Also, the AAMI committee is chaired by the head of the FDA’s CDRH Standards Program (Center for Devices and Radiological Health), along with a medical device industry representative.  And, should the ISO 80369-6 not make it through the adoption process and ISO and not be published after all, the AAMI CN6 will be withdrawn.

Also of note is the fact that the ISO 80369 series will eventually consist of 8 Parts.  This will mean that issues of unique connectors for such applications as breathing systems, limb cuff inflations, urinary applications and so on will all be defined.

Now for the AAMI CN6.  The standard addresses connectors used for neuraxial applications.  These are intended to administer medications for anaesthesia procedures, remove cerebro-spinal fluid, and so on.  The 65-page document is a wealth of information.  It covers general requirements, dimensional requirements and performance requirementsin the body of the text.  Then the 10 (count them, 10!) Annexes delve into the details of test procedures, rationale and guidance, small bore and reference connectors, etc.  A 24 item Bibliography completes the document.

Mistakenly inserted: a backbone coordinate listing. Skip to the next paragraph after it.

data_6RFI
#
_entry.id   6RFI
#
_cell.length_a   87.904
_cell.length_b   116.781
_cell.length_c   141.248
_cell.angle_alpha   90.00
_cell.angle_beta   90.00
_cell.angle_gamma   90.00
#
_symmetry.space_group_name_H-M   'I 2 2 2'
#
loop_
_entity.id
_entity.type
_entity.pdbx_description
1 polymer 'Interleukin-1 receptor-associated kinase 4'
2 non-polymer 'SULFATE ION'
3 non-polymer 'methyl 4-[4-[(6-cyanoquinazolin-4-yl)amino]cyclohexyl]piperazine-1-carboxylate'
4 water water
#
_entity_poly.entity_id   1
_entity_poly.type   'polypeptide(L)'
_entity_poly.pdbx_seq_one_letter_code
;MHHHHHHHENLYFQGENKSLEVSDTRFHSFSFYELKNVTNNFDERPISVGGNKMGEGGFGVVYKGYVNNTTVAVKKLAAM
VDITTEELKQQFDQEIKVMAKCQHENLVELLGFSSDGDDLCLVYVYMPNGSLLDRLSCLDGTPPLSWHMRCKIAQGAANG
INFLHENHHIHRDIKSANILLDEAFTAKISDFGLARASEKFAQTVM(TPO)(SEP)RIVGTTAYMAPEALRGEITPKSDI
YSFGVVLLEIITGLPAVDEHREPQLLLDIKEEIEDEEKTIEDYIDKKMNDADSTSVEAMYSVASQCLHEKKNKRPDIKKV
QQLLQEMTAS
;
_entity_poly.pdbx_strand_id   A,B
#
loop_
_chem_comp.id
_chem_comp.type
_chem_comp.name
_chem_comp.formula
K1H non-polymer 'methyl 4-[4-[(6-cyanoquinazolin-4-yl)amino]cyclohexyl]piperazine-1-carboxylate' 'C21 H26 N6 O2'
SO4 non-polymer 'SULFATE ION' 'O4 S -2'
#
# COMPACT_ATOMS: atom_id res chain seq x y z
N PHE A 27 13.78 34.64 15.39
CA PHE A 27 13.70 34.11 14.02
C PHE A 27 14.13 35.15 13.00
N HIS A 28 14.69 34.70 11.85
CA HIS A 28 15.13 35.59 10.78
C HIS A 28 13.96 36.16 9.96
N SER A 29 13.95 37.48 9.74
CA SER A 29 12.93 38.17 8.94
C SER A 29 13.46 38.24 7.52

Why has AAMI CN6 been published?  Very simply to promote patient safety.  The benefits of standardizing connectors in a hospital or other healthcare setting to avoid errors which can sometimes lead to fatalities are clear.  As a prime proponent for healthcare and medical device safety, AAMI feels compelled to help industry achieve this worthy goal as soon as possible.

How can you get your copy of AAMI CN6?  Since AAMI standards are covered by the laws of copyright, you’ll need to choose an authorized distributor like Document Center Inc. for your purchase.  Use our webstore,, to order online.  Here is the link directly to the order page for AAMI CN6.  Or feel free to contact our staff by phone (650-591-7600) or email (  We work with many companies in the medical device space and have tools available to make your documentation challenges easier.  Make us your Standards Experts!


Updates released for ISO 22442 series